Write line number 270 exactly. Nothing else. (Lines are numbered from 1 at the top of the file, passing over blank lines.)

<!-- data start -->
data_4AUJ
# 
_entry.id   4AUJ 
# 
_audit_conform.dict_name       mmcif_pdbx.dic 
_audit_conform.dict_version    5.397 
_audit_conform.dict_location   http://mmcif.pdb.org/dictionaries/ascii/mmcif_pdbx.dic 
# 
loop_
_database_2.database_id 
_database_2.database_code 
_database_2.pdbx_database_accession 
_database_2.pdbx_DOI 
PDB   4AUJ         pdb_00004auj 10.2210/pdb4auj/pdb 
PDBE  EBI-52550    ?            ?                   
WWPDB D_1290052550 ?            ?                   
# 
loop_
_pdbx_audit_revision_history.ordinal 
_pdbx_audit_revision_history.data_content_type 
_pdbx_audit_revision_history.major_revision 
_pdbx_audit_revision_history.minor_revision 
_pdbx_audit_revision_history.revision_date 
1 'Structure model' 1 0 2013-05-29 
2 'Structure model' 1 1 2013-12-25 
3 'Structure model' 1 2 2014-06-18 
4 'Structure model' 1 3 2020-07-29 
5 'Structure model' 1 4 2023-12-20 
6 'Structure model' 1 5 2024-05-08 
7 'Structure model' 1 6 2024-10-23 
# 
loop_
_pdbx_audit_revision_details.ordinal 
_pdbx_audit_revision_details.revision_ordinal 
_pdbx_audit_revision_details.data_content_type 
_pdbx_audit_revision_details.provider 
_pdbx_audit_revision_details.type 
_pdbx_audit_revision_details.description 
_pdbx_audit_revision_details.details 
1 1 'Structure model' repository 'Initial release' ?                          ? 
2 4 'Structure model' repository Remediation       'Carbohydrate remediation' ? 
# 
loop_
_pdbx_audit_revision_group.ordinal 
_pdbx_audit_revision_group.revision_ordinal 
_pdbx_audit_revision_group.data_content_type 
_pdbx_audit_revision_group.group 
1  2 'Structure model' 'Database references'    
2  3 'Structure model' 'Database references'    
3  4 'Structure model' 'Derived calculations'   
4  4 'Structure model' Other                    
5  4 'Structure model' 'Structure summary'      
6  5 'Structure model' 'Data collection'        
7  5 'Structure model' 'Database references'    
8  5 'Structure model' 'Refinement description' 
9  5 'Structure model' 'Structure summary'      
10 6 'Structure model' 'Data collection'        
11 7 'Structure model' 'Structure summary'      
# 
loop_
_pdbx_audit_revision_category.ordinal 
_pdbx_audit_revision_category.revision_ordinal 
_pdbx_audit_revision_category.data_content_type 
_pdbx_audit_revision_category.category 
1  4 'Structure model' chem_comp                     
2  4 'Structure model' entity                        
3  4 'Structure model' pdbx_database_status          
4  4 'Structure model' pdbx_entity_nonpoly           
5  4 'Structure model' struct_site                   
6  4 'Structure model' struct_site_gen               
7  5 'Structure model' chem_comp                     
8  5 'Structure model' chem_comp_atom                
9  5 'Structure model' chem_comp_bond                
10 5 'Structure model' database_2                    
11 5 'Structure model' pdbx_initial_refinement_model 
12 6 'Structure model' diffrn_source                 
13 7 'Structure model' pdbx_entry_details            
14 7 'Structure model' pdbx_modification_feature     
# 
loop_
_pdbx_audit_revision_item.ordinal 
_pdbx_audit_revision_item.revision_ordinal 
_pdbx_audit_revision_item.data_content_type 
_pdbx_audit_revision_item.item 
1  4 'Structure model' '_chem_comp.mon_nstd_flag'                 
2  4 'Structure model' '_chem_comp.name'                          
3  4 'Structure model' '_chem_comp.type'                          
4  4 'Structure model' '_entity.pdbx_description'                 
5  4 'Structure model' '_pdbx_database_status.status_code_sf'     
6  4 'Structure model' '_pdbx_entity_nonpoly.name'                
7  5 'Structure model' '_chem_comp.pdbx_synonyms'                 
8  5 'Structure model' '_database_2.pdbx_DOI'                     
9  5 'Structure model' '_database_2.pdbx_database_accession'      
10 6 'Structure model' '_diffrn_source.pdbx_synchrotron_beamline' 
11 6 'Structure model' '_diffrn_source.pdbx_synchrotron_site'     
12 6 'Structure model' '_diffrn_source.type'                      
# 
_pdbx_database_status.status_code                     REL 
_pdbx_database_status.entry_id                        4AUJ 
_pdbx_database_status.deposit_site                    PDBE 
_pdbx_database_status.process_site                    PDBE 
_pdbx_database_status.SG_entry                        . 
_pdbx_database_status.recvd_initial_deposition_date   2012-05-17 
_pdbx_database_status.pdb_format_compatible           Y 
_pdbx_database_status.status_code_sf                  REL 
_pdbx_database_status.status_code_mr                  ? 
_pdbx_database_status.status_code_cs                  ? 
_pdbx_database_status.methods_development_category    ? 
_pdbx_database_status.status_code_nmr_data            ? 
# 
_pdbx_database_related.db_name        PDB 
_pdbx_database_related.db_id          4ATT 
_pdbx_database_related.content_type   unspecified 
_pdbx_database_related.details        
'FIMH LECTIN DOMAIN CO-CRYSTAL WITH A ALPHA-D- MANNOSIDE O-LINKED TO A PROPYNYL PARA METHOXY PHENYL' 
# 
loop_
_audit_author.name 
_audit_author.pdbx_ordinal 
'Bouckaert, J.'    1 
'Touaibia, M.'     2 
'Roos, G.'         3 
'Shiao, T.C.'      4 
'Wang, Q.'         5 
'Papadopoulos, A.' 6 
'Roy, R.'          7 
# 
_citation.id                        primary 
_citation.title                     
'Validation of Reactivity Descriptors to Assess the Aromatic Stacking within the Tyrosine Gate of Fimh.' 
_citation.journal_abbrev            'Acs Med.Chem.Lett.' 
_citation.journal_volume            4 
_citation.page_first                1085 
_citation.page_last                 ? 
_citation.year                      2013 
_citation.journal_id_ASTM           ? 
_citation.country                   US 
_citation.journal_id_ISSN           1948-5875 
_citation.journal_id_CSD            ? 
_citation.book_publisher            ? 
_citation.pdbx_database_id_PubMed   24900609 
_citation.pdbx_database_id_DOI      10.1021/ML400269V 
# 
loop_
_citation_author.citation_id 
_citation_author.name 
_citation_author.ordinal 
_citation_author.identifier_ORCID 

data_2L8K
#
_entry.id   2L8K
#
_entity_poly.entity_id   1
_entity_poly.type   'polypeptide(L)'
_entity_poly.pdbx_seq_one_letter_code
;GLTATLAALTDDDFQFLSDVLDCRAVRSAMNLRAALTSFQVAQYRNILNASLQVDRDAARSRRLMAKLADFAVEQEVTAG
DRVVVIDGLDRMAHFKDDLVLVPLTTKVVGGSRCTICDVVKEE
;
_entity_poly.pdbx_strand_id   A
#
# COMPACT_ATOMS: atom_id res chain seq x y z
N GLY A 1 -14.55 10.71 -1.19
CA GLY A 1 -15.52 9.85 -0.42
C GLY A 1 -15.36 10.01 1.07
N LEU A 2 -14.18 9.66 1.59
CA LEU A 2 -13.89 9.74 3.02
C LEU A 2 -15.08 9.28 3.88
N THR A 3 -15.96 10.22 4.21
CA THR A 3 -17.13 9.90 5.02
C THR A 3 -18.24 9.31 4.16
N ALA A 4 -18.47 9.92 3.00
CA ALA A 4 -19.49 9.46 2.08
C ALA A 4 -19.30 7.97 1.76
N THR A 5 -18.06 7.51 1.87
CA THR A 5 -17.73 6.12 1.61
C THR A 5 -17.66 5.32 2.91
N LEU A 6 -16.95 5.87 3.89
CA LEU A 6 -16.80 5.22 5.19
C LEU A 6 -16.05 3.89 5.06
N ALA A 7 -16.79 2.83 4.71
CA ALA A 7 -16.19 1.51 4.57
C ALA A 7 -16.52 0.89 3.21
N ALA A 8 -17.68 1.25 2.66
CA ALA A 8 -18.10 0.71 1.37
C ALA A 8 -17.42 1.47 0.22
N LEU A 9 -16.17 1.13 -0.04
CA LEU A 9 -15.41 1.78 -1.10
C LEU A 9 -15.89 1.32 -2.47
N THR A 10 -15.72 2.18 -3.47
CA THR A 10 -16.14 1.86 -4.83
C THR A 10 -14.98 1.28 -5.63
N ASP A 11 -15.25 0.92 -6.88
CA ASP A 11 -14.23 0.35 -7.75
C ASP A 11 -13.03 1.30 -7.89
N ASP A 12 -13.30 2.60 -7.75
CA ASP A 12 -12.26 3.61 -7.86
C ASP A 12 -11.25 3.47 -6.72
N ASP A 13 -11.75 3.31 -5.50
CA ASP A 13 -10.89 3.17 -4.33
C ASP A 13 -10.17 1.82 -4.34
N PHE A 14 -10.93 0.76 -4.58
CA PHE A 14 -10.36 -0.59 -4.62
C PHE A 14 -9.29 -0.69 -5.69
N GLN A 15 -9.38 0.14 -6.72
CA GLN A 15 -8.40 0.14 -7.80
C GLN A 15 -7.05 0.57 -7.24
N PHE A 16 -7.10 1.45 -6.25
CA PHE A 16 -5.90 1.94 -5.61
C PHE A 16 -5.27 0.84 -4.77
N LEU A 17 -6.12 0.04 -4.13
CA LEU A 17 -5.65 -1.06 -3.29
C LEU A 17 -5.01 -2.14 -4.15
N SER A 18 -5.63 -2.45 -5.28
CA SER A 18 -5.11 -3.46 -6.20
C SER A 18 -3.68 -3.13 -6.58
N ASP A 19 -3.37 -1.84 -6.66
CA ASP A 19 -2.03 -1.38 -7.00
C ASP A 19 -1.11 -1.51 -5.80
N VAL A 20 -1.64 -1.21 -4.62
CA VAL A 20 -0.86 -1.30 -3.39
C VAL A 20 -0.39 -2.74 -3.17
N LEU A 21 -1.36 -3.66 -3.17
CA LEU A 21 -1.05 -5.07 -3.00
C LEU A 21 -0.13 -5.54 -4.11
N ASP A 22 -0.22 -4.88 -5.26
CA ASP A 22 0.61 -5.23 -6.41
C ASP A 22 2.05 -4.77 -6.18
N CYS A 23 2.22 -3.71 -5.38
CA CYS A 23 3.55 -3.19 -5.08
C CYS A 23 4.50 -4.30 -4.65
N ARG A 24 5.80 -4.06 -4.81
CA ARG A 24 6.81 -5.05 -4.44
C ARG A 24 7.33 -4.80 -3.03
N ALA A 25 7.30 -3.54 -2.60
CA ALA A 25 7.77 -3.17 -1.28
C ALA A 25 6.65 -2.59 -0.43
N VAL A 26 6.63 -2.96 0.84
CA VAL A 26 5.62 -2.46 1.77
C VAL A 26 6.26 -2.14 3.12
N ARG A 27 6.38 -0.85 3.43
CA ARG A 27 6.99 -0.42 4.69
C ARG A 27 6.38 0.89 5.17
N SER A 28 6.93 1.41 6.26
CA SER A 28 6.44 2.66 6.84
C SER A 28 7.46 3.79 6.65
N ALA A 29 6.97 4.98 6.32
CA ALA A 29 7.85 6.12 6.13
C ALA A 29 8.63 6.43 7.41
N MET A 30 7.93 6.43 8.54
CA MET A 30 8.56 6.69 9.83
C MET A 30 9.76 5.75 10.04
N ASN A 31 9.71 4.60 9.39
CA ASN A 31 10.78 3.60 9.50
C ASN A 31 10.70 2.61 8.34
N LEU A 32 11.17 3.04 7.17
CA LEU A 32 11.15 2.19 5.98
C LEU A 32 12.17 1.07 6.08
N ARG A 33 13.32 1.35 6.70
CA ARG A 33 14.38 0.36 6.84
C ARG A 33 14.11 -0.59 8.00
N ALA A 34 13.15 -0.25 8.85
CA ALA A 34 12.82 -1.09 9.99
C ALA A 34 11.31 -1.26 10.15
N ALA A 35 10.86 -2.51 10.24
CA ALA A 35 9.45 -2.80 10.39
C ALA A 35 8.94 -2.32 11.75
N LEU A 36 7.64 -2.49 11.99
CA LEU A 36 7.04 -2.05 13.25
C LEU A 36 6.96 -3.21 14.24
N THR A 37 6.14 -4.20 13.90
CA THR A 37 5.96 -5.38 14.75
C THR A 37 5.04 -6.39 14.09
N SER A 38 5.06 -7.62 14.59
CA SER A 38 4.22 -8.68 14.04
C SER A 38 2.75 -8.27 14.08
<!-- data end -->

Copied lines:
N THR A 37 6.14 -4.20 13.90